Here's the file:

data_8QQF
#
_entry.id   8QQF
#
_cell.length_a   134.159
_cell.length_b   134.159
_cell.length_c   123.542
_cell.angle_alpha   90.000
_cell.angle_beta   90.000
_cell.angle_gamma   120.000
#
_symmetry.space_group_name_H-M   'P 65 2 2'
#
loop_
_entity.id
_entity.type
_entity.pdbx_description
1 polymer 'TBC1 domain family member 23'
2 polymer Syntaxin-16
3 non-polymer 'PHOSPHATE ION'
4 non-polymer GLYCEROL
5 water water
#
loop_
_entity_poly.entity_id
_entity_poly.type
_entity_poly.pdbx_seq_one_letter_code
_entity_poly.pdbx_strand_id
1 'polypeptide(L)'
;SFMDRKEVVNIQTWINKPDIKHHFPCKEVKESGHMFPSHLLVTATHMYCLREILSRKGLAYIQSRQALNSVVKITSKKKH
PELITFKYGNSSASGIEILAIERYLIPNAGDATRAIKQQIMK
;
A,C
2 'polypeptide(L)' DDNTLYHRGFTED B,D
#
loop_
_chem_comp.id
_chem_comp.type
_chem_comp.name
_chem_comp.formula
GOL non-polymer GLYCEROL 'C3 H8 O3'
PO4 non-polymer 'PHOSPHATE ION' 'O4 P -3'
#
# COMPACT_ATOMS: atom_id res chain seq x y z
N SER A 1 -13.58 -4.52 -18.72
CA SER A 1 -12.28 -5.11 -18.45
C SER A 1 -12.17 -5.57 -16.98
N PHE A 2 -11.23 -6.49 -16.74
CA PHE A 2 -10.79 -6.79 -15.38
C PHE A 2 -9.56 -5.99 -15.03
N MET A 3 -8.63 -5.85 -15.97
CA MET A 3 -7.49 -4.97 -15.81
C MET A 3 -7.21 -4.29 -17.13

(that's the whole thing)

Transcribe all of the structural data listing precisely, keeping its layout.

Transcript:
data_8QQF
#
_entry.id   8QQF
#
_cell.length_a   134.159
_cell.length_b   134.159
_cell.length_c   123.542
_cell.angle_alpha   90.000
_cell.angle_beta   90.000
_cell.angle_gamma   120.000
#
_symmetry.space_group_name_H-M   'P 65 2 2'
#
loop_
_entity.id
_entity.type
_entity.pdbx_description
1 polymer 'TBC1 domain family member 23'
2 polymer Syntaxin-16
3 non-polymer 'PHOSPHATE ION'
4 non-polymer GLYCEROL
5 water water
#
loop_
_entity_poly.entity_id
_entity_poly.type
_entity_poly.pdbx_seq_one_letter_code
_entity_poly.pdbx_strand_id
1 'polypeptide(L)'
;SFMDRKEVVNIQTWINKPDIKHHFPCKEVKESGHMFPSHLLVTATHMYCLREILSRKGLAYIQSRQALNSVVKITSKKKH
PELITFKYGNSSASGIEILAIERYLIPNAGDATRAIKQQIMK
;
A,C
2 'polypeptide(L)' DDNTLYHRGFTED B,D
#
loop_
_chem_comp.id
_chem_comp.type
_chem_comp.name
_chem_comp.formula
GOL non-polymer GLYCEROL 'C3 H8 O3'
PO4 non-polymer 'PHOSPHATE ION' 'O4 P -3'
#
# COMPACT_ATOMS: atom_id res chain seq x y z
N SER A 1 -13.58 -4.52 -18.72
CA SER A 1 -12.28 -5.11 -18.45
C SER A 1 -12.17 -5.57 -16.98
N PHE A 2 -11.23 -6.49 -16.74
CA PHE A 2 -10.79 -6.79 -15.38
C PHE A 2 -9.56 -5.99 -15.03
N MET A 3 -8.63 -5.85 -15.97
CA MET A 3 -7.49 -4.97 -15.81
C MET A 3 -7.21 -4.29 -17.13